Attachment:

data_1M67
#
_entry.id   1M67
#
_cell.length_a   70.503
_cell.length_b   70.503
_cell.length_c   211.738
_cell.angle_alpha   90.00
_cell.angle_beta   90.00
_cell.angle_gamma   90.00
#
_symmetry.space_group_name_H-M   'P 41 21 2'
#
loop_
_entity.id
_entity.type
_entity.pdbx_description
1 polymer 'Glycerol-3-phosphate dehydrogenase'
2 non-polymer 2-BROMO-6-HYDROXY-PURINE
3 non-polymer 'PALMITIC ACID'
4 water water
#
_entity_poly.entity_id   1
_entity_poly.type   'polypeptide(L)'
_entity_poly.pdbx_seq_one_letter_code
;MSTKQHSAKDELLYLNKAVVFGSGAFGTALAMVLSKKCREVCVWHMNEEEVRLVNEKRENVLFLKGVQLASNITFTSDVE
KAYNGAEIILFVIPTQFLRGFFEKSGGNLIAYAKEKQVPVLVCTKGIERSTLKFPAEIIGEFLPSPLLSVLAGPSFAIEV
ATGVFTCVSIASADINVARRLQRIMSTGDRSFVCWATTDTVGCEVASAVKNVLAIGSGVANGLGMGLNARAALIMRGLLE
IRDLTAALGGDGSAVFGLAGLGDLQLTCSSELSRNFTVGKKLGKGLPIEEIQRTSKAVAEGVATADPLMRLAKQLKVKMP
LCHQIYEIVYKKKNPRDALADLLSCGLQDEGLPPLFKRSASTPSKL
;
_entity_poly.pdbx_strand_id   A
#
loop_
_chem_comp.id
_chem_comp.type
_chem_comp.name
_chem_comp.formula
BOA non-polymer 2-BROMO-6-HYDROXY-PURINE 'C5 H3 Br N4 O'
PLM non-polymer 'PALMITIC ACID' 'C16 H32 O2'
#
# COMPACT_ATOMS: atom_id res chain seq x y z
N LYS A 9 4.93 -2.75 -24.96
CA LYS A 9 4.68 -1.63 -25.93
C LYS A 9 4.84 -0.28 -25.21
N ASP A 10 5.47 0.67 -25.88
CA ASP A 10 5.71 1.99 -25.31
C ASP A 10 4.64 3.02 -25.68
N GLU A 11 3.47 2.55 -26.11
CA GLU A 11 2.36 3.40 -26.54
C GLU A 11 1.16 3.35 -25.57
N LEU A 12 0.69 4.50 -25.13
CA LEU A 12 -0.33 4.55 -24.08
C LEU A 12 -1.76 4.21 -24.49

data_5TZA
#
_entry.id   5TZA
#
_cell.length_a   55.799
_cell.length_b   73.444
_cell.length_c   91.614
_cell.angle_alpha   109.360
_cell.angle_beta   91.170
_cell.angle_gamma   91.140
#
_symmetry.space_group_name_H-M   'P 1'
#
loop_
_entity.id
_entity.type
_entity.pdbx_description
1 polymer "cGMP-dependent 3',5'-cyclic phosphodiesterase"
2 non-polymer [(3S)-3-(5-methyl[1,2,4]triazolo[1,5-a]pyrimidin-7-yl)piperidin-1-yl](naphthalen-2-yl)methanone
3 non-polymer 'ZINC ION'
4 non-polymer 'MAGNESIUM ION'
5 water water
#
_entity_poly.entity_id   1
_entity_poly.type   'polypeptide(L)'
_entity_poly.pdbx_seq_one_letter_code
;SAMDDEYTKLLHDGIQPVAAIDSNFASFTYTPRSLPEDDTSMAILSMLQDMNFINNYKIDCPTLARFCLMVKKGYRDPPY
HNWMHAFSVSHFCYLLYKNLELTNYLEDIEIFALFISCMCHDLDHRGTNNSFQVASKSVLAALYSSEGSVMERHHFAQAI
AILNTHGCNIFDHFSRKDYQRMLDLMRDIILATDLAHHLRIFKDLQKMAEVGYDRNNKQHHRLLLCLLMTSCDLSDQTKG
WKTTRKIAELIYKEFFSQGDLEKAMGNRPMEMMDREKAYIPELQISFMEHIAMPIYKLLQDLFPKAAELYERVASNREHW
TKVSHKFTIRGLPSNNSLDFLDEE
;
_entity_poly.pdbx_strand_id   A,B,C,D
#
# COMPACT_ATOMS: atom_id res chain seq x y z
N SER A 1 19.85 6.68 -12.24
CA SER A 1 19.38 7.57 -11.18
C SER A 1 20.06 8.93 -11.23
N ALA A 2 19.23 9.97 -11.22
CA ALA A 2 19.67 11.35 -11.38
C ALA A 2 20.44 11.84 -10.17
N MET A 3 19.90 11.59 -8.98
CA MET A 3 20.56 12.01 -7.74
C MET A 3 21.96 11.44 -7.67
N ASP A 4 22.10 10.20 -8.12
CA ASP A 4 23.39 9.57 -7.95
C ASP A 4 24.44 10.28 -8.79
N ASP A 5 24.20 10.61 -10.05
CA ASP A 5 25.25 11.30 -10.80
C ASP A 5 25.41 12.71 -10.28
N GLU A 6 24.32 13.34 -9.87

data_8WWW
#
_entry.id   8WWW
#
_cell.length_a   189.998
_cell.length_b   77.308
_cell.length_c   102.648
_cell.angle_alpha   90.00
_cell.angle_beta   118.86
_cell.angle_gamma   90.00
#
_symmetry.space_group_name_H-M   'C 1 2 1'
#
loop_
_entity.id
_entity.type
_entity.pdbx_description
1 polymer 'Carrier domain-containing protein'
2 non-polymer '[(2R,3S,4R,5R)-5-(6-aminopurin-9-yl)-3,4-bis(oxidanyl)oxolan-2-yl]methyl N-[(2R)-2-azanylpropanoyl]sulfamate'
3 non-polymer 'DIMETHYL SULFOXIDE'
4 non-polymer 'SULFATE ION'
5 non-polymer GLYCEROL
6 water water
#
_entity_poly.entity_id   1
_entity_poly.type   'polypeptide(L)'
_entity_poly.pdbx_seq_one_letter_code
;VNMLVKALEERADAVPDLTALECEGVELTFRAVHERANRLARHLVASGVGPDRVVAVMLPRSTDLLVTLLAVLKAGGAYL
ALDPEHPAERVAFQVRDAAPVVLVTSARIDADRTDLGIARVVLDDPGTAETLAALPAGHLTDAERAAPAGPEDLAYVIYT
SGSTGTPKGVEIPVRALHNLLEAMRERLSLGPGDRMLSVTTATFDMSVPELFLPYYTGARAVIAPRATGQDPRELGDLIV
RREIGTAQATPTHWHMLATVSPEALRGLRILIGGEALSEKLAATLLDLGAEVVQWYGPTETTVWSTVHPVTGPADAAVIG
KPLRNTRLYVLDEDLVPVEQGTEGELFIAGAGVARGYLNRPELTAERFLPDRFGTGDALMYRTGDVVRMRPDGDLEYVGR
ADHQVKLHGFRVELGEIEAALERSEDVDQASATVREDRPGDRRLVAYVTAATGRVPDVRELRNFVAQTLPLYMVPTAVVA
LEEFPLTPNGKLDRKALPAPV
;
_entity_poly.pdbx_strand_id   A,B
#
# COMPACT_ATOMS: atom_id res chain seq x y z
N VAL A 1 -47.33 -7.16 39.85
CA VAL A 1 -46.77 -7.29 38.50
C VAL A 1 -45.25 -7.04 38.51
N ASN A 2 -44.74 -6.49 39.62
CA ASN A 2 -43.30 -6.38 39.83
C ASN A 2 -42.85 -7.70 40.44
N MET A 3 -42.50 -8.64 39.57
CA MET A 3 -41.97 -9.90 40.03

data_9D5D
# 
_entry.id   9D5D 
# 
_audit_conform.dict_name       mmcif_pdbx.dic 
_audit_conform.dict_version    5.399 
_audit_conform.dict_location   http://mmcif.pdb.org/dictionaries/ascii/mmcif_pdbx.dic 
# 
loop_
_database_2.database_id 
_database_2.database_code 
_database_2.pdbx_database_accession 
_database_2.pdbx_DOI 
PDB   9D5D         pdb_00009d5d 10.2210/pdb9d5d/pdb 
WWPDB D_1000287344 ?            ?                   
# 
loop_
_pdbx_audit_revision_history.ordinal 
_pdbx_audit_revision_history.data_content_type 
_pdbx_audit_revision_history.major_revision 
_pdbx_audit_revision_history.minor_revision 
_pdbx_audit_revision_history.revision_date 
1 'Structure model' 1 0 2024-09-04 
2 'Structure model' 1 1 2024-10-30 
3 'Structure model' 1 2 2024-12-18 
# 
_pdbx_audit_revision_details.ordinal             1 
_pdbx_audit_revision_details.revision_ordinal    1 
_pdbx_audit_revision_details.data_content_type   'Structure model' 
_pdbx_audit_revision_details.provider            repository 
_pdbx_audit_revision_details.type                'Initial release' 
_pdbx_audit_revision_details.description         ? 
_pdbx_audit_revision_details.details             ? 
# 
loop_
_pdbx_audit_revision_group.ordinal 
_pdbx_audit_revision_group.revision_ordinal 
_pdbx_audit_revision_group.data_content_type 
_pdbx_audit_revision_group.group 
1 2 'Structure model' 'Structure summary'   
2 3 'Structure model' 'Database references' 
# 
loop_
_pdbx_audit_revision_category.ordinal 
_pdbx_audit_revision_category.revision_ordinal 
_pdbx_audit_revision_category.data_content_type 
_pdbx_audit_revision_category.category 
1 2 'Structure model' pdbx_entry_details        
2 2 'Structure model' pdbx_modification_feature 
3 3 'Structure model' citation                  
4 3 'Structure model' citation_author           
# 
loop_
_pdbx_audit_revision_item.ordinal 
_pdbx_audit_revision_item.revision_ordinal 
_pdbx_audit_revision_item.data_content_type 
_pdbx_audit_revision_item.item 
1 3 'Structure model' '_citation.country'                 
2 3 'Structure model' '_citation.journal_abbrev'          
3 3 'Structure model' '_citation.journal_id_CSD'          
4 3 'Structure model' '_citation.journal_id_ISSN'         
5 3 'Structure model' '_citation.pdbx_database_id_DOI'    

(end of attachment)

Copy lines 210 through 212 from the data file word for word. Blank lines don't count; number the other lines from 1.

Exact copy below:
2 3 'Structure model' '_citation.journal_abbrev'          
3 3 'Structure model' '_citation.journal_id_CSD'          
4 3 'Structure model' '_citation.journal_id_ISSN'         